Lawmakers Shell Out Over $350k in Legislative Grants

Monday, October 22, 2012


Senior centers, counseling services, Little Leagues and community action programs are among the dozens of programs that have been approved for nearly $370,000 in funds from the General Assembly this year, but critics say legislative grants have simply become a form of incumbency protection.

“The granting of taxpayer dollars from a slush fund to favored legislators and projects is a horrible way to manage the public treasury,” Moderate Party chairman Ken Block wrote in a letter addressed to Governor Lincoln Chafee, House and Senate Leadership and members of the House and Senate Finance Committees last week.

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Block is calling on lawmakers to “abolish” the legislative grant process altogether, suggesting that state funds shouldn’t be used for taxpayers who live in “favored districts.”

The legislative grant program came under fire last year after a state audit revealed that the Institute for International Sport at the University of Rhode Island couldn’t account for most of a $575,000 grant it received in 2007. In all, the Institute received more than $7 million in state funds since 1988.

$369,400 Awarded

As of Oct. 1, records show lawmakers had signed off on $369,400 in legislative grants to more than 100 programs (see the complete list below) for the current fiscal year. The largest grants include $50,000 between the House and Senate for Day One, a sexual assault and trauma resource center, $20,000 for Providence’s Inspiring Minds program and $15,000 for Sophia Academy, an all-girl middle school in Providence.

In his letter state leaders, Block singled out $13,000 in grants that went toward renovating a softball field in East Providence, pointing out that East Providence legislators hold leadership positions in both the House (Finance chairman Helio Melo) and the Senate (Finance chairman Daniel DaPonte).

To date, Melo has not been approved for any legislative grants, but DaPonte, who won his Democratic primary by 72 votes last month, is listed as the sponsor for $19,000 in grants that went to the East Providence Senior Center, the and East Bay Retired Senior Volunteer Program, East Bay Community Action Program.

“Show the voters of Rhode Island that you are serious about solving our economic problems by reining in a spending program that is of very dubious public value,” Block wrote. “Local projects deserving of state taxpayer funding should become specific line items of a budget passed by the legislature.”

Republicans Proposed Changes During Last Session

But Block isn’t the only state politician who has been critical of the millions of dollars in grants awarded in recent years. Last spring, freshmen State Senator Nicholas Kettle, a Republican, proposed legislation that would have require all grants to be voted on.

“The legislation that I have submitted will bring transparency to the grant process by requiring all grants to be itemized in the budget which will allow the assembly to vote on them, which is requirement of the R.I. constitution in article 6 section 11 which requires a 2/3 vote for all public funds or property used for local or private purposes,” Kettle said. “My bill simply brings transparency to the grants so taxpayers know where there money is going but also brings the grant process in line with the constitution of Rhode Island."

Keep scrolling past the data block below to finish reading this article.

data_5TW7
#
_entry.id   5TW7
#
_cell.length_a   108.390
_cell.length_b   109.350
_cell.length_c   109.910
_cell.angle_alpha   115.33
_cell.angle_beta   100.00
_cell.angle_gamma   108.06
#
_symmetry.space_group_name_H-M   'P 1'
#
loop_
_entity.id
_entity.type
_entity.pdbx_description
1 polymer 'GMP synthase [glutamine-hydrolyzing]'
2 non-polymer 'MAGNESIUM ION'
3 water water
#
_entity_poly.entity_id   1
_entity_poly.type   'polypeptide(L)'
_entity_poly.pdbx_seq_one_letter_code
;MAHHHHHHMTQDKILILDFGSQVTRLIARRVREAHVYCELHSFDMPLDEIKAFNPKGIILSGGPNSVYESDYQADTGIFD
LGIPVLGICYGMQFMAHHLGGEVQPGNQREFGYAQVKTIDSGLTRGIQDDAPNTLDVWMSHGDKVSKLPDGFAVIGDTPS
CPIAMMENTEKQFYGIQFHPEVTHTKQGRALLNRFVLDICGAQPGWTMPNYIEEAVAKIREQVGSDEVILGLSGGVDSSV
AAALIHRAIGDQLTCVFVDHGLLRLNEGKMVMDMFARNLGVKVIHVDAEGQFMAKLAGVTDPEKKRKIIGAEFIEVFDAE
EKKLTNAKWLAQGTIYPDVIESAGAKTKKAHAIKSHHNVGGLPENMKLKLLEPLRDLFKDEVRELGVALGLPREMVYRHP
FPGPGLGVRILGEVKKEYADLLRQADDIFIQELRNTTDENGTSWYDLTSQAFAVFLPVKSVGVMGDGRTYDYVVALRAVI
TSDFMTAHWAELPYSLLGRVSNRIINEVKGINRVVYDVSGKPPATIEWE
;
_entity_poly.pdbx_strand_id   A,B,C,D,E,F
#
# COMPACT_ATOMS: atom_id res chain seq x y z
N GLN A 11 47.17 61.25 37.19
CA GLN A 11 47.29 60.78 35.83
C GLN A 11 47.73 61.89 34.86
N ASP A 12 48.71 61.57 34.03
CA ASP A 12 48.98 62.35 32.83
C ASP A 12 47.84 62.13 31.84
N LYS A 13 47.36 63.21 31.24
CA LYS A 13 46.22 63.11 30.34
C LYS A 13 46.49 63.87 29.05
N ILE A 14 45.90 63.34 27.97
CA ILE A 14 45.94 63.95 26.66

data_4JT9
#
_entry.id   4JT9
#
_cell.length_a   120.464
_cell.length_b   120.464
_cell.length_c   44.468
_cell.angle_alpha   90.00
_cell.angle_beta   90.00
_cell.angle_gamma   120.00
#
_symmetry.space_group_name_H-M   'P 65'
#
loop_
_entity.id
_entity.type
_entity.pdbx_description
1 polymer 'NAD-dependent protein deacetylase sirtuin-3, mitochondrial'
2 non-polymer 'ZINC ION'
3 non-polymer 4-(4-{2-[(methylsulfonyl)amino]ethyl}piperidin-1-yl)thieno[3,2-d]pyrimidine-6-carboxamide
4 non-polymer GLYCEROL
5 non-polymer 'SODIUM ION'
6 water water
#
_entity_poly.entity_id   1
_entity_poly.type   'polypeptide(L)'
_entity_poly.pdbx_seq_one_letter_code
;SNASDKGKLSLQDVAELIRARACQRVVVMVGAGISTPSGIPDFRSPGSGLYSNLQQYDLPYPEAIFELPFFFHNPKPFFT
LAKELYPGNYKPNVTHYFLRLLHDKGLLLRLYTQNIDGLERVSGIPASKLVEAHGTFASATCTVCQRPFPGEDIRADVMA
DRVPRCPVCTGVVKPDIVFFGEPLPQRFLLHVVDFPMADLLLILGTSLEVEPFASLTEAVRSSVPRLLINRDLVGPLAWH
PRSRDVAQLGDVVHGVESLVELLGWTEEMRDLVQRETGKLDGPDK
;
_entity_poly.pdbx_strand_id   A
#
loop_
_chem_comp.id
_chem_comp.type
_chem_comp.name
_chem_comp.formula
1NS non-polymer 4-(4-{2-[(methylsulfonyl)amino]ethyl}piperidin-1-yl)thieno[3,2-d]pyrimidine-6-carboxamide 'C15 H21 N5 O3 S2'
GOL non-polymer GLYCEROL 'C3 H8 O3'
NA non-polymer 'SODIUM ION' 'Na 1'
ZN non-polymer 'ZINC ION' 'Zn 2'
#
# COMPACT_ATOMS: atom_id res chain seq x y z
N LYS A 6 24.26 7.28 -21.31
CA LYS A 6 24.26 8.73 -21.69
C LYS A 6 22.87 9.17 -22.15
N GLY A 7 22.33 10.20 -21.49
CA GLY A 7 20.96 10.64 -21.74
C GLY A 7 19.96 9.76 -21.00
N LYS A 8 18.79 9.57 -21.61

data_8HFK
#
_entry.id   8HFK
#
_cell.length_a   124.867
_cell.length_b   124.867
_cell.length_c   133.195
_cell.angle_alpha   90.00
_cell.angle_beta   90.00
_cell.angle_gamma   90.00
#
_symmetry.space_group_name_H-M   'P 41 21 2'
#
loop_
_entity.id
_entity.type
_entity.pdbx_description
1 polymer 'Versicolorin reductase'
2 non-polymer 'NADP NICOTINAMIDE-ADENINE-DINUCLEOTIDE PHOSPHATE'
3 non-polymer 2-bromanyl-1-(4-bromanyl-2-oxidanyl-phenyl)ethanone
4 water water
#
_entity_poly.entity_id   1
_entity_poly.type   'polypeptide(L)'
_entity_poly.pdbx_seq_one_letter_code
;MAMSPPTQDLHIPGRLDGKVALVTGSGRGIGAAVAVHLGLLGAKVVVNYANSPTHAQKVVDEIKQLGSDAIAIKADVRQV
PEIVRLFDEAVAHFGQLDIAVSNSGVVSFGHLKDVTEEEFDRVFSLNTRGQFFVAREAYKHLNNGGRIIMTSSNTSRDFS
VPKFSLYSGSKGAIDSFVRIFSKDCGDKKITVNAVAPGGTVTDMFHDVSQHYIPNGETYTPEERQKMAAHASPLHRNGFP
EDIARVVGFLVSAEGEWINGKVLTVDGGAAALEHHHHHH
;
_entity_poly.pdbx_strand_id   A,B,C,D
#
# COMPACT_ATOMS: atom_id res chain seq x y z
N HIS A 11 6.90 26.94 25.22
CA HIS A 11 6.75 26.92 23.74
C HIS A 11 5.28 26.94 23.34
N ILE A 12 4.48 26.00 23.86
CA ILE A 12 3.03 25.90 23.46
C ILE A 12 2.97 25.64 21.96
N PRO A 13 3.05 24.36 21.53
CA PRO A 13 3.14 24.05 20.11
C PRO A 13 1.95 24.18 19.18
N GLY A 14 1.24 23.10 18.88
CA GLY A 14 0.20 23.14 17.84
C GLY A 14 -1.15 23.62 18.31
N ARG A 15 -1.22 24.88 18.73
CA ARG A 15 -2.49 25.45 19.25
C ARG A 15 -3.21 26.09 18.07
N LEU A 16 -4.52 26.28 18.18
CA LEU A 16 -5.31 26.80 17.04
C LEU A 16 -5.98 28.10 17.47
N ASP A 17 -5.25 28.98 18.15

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Another Republican, State Rep. Doreen Costa, went even further. Before the end of the legislative session, Costa introduced an amendment that would have directed the $2.3 million allocated for grants to restore funding for the developmentally disabled. The amendment was defeated 54-18.

In an interview earlier this year, Costa said she is against legislative grants altogether.

“I see it as a way to buy votes from their communities,” she said. “The state is broke. Look at Providence, Woonsocket, Central Falls. $2 million could go a long way in these struggling cities and towns. Whoever gave out grant money should be held accountable.”

State Senator Defends Grants

Still, other lawmakers have defended the legislative grants as minimal expenses that go toward important community programs. During the last legislative session, Republican State Senator Beth Moura argued in favor of the grants.

“I was elected to speak for the hardworking people and their families who reside in Cumberland and Lincoln,” Moura said. “I refuse to rob them of the opportunity to see some of their tax dollars returned to benefit our community. These funds go directly to community assets like our Boys’ and Girls’ Club, elderly/disabled high rise residences and to our local Boy Scout and Girl Scout troops. This money belongs to the taxpayers, is a fraction of a fraction of a cent for every $1,000 they contribute, and I stand firm in my position that they’re entitled to receive some of it back. If it can’t be in the form of tax cuts, which I would prefer, I’ll take it for them any way that I can.”

The legislative grants are likely here to stay, especially after the State Supreme Court upheld a decision by the lower court to throw out a lawsuit brought on by several Republican lawmakers who questioned whether the grants were even legal.

Former State Rep. Nick Gorham, one of the Republicans who filed the suit, suggested the Sport Institute scandal should have opened eyes when it comes to legislative grants

“This is something you couldn't know unless something went wrong because you don’t know where the money goes,” Gorham said earlier this year. “I just believe this is exactly what is going to happen every time you have the grant system you have. And the people should demand better.”

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Dan McGowan can be reached at [email protected]. Follow him on Twitter: @danmcgowan.


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